Well you’d better make a cup of tea and sit down – that was a long journey! Initially I was just exploring my father’s life and trying to process his loss. Then I became spellbound by China and decided to recreate my father’s escape route from Hong Kong to Chongqing. I was reluctant to go to a country where I don’t speak the language, so I spent a couple of years learning Mandarin. When I eventually arrived in China (5 years into the journey) I wrote a blog to keep everyone back home up to date with my travels. The trip raised as many questions as it answered and made me realise that my experience might resonate with a wider audience. People who’d lost their parent at a young age; people who want to understand how their personality was shaped by their forbears; or people who have a war hero undiscovered in their past. I delved further into the context of Dad’s story and decided to turn it into a book. Eventually I had a manuscript that I was happy with and tried to find a publisher, some hen’s teeth and a unicorn. Unbound generously picked me up when everyone else had rejected me and a year later, after a brilliant edit, here we are!

Q) What are your favourite authors and recommended reads?

In no particular order these are some of my favourite books: The Silk Roads by Peter Frankopan, The Heart of the Hunter by Laurens van der Post, Oryx & Crake by Margaret Atwood, Perfect Summer by Barbara Kingsolver, West with the Night by Beryl Markham, The Sea Around Us by Rachel Carson, The Web of Life by Fritjof Capra, A Pattern of Islands by Arthur Grimble, Bury My Heart at Wounded Knee by Dee Brown, Women Who Run With The Wolves by Clarissa Pinkola-Estes, The Descent of Man by Grayson Perry.

Q) What were your childhood/teenage favourite reads?

My reading was mostly pony related as a child (Ruby Ferguson, Anna Sewell) along with magical books such as AA Milne’s Winnie the Pooh, Gerald Durrell’s The Talking Parcel and Kipling’s Just So Stories. I became a bit more adventurous as a teenager and was lucky to live in a home where interesting reads were left lying about as hand me downs from my parents or older siblings. I’ve always had a thing about justice and, looking back, a lot of my reading in my late teens was about justice for the underprivileged, minorities and the planet. I was also exploring epistemology (not that I knew what that meant at the time), seeking guidance on how to think and what to think about. I also read a ton of other books but in the ensuing 35 years I have forgotten most of them – these writers are some that have stood the test of memory: John Steinbeck, William Faulkner, Alan Paton, John Irving, Robert Pirsig, Joseph Heller, AS Byatt, Margaret Atwood, Jan Morris, Fritjof Capra, Laurens van der Post, Nadine Gordimer, Franz Kafka, Voltaire, Albert Camus, George Orwell, Tom Wolfe, Maya Angelou.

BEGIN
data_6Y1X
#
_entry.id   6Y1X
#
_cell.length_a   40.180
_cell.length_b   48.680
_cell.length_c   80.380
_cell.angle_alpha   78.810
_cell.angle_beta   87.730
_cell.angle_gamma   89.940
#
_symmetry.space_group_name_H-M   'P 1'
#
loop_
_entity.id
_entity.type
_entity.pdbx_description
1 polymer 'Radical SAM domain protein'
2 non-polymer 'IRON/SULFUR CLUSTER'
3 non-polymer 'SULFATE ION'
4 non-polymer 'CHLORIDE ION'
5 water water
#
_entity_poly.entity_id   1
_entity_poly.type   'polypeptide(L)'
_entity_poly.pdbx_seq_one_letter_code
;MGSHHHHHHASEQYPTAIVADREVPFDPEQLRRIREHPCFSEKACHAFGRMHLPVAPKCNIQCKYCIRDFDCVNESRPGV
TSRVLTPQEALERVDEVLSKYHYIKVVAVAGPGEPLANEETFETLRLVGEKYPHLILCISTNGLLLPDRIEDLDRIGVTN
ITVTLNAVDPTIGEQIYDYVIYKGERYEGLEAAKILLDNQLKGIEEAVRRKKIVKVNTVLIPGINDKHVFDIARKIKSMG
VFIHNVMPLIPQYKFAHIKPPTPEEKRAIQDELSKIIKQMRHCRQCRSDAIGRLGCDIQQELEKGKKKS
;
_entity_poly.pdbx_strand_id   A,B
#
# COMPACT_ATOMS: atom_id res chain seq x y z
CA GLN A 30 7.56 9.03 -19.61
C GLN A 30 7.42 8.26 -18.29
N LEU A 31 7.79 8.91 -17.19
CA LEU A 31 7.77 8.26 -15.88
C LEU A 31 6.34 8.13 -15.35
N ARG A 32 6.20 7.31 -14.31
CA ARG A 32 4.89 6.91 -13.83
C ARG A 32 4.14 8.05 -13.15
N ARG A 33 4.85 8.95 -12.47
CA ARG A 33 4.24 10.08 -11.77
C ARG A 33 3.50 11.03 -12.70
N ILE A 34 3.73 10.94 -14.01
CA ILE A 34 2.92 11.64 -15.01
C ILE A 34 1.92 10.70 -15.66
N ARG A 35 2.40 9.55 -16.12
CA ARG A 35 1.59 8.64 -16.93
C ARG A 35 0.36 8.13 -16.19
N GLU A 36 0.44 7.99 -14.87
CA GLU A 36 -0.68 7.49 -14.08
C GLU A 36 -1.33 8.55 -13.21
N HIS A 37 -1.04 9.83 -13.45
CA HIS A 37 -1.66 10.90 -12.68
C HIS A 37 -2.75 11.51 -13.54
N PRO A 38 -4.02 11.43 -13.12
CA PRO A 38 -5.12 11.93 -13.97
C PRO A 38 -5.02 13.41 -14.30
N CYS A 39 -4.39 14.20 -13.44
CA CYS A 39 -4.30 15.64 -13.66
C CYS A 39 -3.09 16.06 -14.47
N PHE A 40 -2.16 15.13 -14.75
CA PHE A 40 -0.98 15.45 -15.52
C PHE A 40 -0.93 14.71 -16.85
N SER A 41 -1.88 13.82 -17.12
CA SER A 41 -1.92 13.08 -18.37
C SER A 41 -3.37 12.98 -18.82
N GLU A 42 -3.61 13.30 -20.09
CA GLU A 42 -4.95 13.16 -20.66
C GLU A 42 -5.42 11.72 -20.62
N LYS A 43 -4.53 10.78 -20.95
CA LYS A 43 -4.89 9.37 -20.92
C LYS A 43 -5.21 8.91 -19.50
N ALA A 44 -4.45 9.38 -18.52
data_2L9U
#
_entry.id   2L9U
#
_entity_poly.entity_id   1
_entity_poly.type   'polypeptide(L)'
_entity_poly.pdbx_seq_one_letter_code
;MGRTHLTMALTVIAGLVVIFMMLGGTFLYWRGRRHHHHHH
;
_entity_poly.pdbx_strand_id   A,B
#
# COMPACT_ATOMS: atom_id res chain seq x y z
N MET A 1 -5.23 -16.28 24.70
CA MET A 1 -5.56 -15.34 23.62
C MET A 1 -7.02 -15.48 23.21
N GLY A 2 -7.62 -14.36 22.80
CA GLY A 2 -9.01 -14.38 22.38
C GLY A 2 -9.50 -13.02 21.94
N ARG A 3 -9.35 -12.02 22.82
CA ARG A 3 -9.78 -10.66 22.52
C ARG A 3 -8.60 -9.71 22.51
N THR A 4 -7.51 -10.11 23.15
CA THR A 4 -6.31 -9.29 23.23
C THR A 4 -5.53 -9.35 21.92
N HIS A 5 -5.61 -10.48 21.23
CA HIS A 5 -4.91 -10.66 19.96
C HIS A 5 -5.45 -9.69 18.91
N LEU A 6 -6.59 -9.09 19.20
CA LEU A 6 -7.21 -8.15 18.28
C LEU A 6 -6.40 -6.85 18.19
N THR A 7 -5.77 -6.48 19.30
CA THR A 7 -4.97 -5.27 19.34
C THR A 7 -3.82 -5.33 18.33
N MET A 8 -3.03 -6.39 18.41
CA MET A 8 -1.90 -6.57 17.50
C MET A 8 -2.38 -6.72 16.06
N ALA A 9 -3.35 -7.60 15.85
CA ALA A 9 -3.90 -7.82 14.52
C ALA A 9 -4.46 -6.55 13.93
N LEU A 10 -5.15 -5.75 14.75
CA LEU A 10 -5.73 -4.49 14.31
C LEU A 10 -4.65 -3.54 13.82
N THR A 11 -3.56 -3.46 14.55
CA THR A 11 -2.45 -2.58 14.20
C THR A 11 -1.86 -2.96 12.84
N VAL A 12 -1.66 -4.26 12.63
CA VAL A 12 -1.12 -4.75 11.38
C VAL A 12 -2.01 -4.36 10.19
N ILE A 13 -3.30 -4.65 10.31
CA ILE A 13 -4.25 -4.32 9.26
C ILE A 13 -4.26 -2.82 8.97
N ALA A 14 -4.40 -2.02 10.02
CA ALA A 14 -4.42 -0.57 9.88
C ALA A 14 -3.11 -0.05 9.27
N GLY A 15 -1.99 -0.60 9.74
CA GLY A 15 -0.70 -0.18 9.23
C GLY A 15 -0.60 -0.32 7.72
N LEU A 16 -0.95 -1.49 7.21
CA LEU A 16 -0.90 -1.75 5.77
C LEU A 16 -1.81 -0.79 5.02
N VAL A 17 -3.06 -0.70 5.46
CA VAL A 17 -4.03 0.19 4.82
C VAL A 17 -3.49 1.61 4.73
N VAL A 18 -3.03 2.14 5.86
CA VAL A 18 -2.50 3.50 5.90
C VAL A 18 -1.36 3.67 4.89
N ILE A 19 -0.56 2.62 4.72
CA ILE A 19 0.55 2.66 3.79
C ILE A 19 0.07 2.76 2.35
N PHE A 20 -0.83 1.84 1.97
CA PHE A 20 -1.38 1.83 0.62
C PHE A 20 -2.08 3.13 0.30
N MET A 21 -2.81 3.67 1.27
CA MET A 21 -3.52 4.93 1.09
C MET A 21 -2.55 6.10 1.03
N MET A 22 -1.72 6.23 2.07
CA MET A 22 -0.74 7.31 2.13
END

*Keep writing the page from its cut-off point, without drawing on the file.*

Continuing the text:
Q) What has been your favourite moment of being a published author?

I am overwhelmed by the reviews I have received – knowledgeable book lovers who don’t know me writing lovely, insightful things about my book. It seems miraculous!

Q) Who has been your source of support/encouragement, throughout the writing process?

My husband Julian Caldecott, who is a brilliant writer himself, has been endlessly supportive and encouraging and didn’t even mind when I took off to China without him! I also have to give a special mention to my fellow authors at the Unbound Social Club (our Facebook Group) who happily support, advise, listen, share and inspire in equal measure. They are the best bunch of mates I’ve never met and I doubt I’d have survived the process without them. Being an author is a lonely business and I have author friends, with traditional publishers, who have been rightly envious of the Unbound community.

*Thank you for taking part in the Q&A on my blog, I wish you every success with your writing career.

Extract from Stranger In My Heart (final chapter):

And who am I? Apart from being immensely proud of my father and even more upset than before that he’s not here to talk to, I have an expanded sense of self. Since completing my journeys to China and writing this book, I have become more confident of my place in the world. I am doing more writing and teaching, speaking up. I have something to say and the confidence to say it. It seems that reliving my father’s experiences has added a perceptible strength to my being. As though the flow of courage from parent to child was interrupted in its flight but has now landed. At last I understand and can internalise the Monro family motto – alis et animo – wings and courage, indeed.

So many of us share this experience – the loss of a parent or grandparent without knowing them as a person rather than just as a role. We often don’t realise that their life contributes to ours in diverse and subtle ways; that if we had had the opportunity to really talk with them, they could have taught us so much about ourselves . The generation who saw the Second World War are steadily leaving us and they have a tendency to remain silent about their experiences. This reserve seems to me to be modest and protective, preserving their own sanity and hiding horror from us like a clutch of deadly eggs under a serene and soft-feathered facade.

The modern habit of sharing every thought and feeling is alien to them at the least, offensive at worst. But this is an enormous loss to us, even if we don’t fully appreciate it. Those who were non-combatants have just as much to teach us about resilience in adversity and how to live well in difficult times. The two-minute silence on Remembrance Sunday helps to make many people pause and reflect, and maybe, now that research is so much easier to do, it will also encourage more people to enrich their lives by delving further into their family history. Bereavement is never easy, but it has been truly joyful getting to know Dad and feeling the full force of his personality. It’s been like falling in love.